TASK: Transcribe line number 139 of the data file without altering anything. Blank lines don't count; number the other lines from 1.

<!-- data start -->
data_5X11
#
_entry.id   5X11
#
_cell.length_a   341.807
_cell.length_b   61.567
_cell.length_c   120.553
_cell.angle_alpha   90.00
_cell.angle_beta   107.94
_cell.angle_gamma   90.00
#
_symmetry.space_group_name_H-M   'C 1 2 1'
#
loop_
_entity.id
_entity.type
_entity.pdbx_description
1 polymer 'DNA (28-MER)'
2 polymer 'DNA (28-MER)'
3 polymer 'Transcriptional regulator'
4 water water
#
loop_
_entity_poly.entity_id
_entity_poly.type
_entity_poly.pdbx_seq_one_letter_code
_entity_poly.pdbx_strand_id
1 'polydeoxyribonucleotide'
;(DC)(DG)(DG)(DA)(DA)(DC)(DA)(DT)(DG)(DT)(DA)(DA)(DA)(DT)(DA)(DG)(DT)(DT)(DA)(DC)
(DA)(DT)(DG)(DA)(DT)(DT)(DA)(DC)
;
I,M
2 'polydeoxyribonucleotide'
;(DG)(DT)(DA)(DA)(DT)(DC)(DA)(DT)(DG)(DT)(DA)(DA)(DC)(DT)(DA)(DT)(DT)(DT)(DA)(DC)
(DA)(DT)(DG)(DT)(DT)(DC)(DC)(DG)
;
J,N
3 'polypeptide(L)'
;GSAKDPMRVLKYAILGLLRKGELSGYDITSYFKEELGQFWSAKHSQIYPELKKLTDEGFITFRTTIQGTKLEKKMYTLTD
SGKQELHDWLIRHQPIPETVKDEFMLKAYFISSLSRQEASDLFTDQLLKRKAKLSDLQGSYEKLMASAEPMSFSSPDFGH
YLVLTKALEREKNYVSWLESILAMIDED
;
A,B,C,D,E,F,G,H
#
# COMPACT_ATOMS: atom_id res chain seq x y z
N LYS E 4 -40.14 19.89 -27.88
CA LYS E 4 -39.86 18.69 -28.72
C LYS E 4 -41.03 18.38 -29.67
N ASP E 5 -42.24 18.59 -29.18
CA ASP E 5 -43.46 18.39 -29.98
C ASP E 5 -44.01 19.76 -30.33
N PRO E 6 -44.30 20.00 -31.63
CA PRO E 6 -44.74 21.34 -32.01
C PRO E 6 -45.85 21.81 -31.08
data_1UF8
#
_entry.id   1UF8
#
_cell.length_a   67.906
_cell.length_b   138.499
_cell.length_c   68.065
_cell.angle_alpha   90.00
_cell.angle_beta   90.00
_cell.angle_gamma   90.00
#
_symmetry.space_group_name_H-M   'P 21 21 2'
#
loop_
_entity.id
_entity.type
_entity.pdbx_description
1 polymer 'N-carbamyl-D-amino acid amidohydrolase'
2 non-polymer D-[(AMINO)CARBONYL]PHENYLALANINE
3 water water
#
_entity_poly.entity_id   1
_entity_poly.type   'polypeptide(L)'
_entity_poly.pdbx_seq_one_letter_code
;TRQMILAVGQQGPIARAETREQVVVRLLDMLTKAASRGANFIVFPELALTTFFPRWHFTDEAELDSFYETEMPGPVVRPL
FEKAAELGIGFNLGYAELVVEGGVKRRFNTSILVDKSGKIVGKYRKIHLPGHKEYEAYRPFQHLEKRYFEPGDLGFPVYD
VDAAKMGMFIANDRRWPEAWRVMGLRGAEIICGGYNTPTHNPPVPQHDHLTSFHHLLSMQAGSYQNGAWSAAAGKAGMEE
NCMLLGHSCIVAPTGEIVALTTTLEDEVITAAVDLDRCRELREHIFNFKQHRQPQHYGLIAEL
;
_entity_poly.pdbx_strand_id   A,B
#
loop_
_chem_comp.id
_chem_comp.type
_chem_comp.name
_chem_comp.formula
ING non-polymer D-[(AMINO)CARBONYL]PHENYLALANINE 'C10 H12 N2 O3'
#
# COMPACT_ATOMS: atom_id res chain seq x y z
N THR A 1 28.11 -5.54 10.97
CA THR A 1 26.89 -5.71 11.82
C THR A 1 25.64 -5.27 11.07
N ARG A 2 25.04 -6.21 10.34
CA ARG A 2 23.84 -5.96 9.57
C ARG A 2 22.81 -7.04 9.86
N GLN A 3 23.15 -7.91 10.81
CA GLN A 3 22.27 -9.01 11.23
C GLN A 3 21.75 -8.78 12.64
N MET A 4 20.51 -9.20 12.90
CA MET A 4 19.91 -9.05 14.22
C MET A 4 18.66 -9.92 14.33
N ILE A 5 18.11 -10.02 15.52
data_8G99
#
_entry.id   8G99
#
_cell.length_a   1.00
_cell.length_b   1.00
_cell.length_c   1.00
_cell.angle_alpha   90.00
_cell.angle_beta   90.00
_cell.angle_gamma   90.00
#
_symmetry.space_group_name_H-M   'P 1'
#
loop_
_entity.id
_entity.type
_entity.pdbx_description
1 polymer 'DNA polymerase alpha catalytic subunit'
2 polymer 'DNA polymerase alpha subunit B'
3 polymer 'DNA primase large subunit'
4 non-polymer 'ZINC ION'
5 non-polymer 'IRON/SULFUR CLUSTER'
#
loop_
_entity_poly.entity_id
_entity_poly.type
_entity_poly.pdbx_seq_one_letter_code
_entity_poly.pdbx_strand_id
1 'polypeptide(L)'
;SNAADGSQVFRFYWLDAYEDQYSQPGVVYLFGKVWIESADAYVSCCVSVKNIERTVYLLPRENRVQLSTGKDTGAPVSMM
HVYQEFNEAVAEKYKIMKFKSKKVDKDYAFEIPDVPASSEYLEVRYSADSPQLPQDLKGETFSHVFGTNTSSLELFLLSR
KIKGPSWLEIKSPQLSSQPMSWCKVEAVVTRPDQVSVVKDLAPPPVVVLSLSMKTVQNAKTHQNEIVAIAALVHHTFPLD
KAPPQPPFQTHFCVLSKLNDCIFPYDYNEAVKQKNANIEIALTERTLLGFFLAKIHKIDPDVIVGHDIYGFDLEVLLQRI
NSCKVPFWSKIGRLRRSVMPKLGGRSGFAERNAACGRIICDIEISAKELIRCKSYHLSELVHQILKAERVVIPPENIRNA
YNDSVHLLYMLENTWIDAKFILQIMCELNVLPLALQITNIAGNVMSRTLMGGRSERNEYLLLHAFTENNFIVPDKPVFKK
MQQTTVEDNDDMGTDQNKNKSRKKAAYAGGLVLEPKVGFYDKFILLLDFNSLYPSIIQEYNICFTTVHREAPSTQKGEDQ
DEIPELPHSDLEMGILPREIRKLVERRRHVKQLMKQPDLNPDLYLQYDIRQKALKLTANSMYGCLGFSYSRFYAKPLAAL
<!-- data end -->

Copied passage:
KAPPQPPFQTHFCVLSKLNDCIFPYDYNEAVKQKNANIEIALTERTLLGFFLAKIHKIDPDVIVGHDIYGFDLEVLLQRI